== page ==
Clinical Teaching in Education

Assoc Prof Larissa McLean Davies, Dr Nicky Dulfer, Dr Jeana Kriewaldt , Assoc Prof Suzanne Rice, Dr Daniela Acquaro, Dr Christine Redman, Ms Catherine Reid, and Dr Teresa Angelico | View as single page |Feedback/Impact

Integrated curriculum, pedagogy and assessment

To successfully prepare pre-service teachers for their classrooms, teacher educators need to understand the ways in which the various knowledge they are learning fits together and impacts on the students that they teach.  In order for a teaching model to be ‘clinical’ it must allow students to combine the practical with the theoretical, the content with the policy, and the learning needs with the student.

In the 1970s Bernstein (1971) spoke about the three message systems of pedagogies, curriculum and assessment. Bernstein sought to understand both the connections and disconnections between these three components.  Historically, teaching institutions have often separated the various components of knowledge as a way of dealing with all three of these components.  While this may allow pre-service teachers to access each component, it can mean that they never see the larger picture.  Aspects of the various fields are added iteratively, rather than considered holistically.  However, pre-service teachers do not have the luxury of considering these three components separately.  The immediate nature of classroom teaching means that all aspects are considered at once, as they all form part of the learning needs of the students in their classrooms.

Traditionally, teacher education has not explicitly role modelled this holistic integration process for pre-service teachers.

In order to solve the issues of disconnections between subjects and a lack of conceptual coherence, further attention needs to be paid to an integrated approach to curriculum, pedagogy and engagement. Linda-Darling Hammond states:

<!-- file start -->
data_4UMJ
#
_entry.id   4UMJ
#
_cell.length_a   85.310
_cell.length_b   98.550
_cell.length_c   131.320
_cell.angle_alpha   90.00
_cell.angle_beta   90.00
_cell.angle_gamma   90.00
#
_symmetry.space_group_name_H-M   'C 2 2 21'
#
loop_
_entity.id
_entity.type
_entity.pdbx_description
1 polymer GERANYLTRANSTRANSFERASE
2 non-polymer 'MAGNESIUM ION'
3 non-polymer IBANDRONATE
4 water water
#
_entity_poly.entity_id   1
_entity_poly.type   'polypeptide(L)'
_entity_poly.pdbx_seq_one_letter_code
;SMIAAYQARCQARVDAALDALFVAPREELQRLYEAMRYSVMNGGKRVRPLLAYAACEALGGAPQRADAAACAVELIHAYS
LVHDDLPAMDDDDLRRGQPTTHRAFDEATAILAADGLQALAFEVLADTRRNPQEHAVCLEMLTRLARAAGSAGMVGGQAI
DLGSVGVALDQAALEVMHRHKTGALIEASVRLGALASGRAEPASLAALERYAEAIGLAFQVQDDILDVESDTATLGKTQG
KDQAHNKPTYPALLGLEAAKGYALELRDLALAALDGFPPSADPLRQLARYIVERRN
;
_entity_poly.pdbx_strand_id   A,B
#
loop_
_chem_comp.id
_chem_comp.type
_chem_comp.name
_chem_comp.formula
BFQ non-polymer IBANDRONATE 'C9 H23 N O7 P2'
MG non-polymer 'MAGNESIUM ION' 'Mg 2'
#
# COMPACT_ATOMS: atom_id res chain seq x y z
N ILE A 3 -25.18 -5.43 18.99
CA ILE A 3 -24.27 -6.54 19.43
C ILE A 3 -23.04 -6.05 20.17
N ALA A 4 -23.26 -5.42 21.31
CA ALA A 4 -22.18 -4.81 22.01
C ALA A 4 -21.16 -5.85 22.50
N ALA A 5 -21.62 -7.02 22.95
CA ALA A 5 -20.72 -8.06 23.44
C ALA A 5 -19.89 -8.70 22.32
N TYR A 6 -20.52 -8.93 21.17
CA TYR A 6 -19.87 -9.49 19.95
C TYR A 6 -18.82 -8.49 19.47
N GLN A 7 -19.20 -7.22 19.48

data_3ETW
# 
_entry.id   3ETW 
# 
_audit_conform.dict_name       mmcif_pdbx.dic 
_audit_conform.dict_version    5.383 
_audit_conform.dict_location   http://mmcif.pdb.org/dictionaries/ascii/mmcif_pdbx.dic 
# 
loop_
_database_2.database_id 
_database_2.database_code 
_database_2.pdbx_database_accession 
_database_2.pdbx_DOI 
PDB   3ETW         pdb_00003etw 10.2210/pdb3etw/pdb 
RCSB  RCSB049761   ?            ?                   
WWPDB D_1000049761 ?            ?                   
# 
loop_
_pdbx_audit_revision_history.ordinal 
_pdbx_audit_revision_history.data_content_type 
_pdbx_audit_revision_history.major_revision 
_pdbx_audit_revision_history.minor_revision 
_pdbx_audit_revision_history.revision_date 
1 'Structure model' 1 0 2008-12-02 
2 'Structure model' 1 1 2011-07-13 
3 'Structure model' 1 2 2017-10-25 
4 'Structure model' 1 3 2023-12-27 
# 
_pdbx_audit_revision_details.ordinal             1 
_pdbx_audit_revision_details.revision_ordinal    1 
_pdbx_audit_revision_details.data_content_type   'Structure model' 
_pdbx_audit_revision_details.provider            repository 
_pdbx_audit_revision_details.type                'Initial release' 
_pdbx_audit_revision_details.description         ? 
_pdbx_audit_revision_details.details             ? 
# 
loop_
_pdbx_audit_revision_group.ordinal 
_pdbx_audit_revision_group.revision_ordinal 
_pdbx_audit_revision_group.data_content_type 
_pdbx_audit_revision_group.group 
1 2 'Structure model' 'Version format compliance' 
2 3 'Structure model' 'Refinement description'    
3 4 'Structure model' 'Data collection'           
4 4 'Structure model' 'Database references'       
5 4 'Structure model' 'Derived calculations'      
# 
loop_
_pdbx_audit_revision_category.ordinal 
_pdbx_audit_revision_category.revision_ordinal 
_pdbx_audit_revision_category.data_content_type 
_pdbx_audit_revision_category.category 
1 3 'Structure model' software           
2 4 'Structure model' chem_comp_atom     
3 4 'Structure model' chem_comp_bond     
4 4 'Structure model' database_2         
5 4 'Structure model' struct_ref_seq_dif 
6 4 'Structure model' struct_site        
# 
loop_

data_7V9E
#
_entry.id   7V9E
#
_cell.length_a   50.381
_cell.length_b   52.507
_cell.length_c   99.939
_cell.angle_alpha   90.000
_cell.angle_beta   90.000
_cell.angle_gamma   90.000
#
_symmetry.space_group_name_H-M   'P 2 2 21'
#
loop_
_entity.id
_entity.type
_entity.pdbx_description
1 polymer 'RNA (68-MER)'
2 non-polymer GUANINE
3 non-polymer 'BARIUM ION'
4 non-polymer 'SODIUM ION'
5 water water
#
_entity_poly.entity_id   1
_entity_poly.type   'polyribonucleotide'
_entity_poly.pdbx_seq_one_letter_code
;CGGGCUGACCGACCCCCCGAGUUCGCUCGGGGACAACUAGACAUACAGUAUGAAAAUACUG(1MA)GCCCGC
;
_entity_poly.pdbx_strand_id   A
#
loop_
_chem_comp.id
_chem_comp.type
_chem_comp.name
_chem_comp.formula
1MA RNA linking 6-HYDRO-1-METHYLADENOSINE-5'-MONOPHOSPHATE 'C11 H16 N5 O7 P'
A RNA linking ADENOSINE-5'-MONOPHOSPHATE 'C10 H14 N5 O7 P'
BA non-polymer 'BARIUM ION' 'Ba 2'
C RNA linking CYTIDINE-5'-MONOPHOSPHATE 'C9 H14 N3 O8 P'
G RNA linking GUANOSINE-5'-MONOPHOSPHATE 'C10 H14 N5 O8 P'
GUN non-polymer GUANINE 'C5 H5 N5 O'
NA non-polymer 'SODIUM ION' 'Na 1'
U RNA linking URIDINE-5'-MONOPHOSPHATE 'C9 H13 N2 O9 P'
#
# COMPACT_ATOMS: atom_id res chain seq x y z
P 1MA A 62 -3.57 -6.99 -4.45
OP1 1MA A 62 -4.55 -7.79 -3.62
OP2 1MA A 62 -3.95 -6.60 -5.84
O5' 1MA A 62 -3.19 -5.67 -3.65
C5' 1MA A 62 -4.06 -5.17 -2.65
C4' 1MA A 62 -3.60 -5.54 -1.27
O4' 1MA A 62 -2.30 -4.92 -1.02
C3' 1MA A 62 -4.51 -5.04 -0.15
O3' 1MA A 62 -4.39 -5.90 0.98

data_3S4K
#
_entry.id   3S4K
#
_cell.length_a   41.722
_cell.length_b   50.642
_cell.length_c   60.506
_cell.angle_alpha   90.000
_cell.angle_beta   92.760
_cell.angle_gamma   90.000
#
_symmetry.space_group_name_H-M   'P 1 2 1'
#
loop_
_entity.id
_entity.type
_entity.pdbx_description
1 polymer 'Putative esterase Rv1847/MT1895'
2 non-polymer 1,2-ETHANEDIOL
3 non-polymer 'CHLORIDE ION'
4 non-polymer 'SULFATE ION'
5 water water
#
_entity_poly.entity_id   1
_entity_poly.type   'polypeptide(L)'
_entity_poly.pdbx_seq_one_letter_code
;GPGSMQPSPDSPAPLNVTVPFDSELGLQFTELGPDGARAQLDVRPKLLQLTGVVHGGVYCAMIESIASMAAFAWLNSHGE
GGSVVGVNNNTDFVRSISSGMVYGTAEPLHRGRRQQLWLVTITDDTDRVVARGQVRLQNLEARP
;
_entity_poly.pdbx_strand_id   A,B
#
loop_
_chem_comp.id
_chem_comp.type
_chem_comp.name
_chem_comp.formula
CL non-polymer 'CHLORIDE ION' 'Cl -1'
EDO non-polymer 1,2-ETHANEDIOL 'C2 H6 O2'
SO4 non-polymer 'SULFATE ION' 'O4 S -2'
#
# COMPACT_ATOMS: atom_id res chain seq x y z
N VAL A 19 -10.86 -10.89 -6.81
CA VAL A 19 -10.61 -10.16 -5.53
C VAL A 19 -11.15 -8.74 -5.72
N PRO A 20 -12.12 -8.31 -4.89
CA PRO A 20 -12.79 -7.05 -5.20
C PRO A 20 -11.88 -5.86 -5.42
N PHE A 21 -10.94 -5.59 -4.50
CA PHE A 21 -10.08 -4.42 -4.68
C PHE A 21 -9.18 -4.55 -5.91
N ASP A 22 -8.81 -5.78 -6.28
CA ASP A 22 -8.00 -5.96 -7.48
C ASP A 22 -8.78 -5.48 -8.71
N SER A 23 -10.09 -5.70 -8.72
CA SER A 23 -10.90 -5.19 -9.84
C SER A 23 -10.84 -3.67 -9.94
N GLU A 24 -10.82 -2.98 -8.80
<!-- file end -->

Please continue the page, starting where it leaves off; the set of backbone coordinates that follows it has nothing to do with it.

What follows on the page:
“…effective teacher education programs... include tight coherence and integration among courses and between course work and clinical work in schools, extensive and intensely supervised clinical work integrated with course work using pedagogies that link theory and practice, and closer, proactive relationships with schools that serve diverse learners effectively and develop and model good teaching”. (Darling Hammond, 2006, p.300)


Integration of curriculum, pedagogy and assessment can lead to a number of benefits for pre-service teachers including consistency of ideas (Hammerness, 2006), stronger impact of theory on pre-service teachers, conceptual coherence (Darling-Hammond, 2006) and an alignment of ideas across the teacher education institution.  There are also opportunities for interventions if misconceptions are formed.


Evidence base and references


Bernstein, B. (1971). On the classification and framing of educational knowledge.  In M.F.D. Young (Ed.), Knowledge and control: New directions for the sociology of education (pp. 47–69). London: Collier-Macmillan.


Darling-Hammond, L. (2006). Constructing 21st Century Teacher Education. Journal of Teacher Education 57 (3) pp. 300-314.


Hammerness, K. (2006). From Coherence in Theory to Coherence in Practice. Teachers College Record, 108(7) pp. 1241-1265